Measuring at 628 yards, the par 5 fourth is the longest on the course and the last of the par-fives. If played straight-up, the hole is a relatively easy two-put par. Put only the foolheartedly will try to reach the green in two. There is a large crown some two-thirds of the way down the fairway, making the second shot blind. The green itself is surrounded by seven bunkers to the sides and rear, with a stream flowing in front.



The eighth hole is the last and shortest for four straight par-fours, measuring at 359 yards in the tournament this year. But it is by no stretch the easiest. There are bunkers on either side of the fairway just short of where a pro would drive to. They shouldn't worry the big hitters, but they feature prominently off the tee and could easily get in player's heads. Like most short holes, the green is painfully small and surrounded by bunkers. Good shots will leave an easy birdie put, but an errant one will lead to an almost-certain bogey.


At just 303 yards, the par 4 tenth seems like a laughably easy hole for today's long hitting pros that will yield countless birdie opportunities and excellent eagle chances. And a perfect drive will yield those indeed, but a perfect drive it will take. The hole bends severely to the left as it approaches the green, requiring significant right-to-left action on any shot. To massive bunkers and overgrown grass sit between the green and the fairway for anyone who attempts to reach the green in a straight line but comes up short. Overshoot the green and another prominent, albeit small, bunker lies await.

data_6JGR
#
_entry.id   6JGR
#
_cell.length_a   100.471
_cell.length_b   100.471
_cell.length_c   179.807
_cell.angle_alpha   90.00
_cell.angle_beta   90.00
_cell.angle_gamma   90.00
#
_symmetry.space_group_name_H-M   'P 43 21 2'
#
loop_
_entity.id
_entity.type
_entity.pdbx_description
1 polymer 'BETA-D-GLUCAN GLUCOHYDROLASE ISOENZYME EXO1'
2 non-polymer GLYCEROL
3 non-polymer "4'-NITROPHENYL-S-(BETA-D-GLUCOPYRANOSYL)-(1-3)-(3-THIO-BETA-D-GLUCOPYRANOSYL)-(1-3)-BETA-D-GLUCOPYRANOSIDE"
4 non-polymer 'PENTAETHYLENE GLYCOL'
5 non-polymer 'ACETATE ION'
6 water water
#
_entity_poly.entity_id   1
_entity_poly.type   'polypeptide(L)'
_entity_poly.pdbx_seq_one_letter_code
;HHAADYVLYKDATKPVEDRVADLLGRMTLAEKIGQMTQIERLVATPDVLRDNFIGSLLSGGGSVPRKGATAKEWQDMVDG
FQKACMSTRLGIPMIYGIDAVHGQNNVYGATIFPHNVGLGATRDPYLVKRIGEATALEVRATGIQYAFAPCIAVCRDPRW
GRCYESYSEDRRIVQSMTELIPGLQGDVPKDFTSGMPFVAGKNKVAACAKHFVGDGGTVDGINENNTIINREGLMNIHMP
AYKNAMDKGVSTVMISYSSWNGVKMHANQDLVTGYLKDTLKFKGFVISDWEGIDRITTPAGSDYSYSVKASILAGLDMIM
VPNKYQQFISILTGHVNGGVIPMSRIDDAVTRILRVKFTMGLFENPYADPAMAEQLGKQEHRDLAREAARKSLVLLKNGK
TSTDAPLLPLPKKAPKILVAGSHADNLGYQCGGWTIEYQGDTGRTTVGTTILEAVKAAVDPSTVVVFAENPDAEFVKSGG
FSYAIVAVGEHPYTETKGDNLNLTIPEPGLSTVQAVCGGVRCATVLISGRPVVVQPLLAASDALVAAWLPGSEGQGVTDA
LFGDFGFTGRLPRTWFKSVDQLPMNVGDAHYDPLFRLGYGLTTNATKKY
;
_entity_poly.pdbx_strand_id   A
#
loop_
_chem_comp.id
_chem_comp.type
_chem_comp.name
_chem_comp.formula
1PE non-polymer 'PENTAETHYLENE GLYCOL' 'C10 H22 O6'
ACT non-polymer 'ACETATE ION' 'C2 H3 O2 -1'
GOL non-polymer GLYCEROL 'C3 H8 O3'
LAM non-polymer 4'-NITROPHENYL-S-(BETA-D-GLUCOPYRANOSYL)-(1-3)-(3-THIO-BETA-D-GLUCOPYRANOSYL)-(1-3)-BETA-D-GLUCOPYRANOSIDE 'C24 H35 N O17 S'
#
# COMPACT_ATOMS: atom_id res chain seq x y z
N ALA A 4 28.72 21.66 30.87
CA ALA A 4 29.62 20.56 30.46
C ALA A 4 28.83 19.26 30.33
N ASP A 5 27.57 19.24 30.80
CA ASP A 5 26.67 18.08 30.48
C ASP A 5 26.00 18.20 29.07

The 11th, where Jones completed his Grand Slam, presents another birdie opportunity if played right. A 367 yard par 4, the tee shot sends players into a valley some 10 feet below the height of the green. But it's the approach that poses the real threats. The green is flanked on the front, back and right by a rock-banked creek, which occasionally floods the green, making it one of the firmest on the course. In the 1934 U.S. Open, Bobby Cruickshank hit his approach a little short to the green and into the creek. But to everyone's astonishment, it hit a rock in the shallow stream and bounced up onto the green.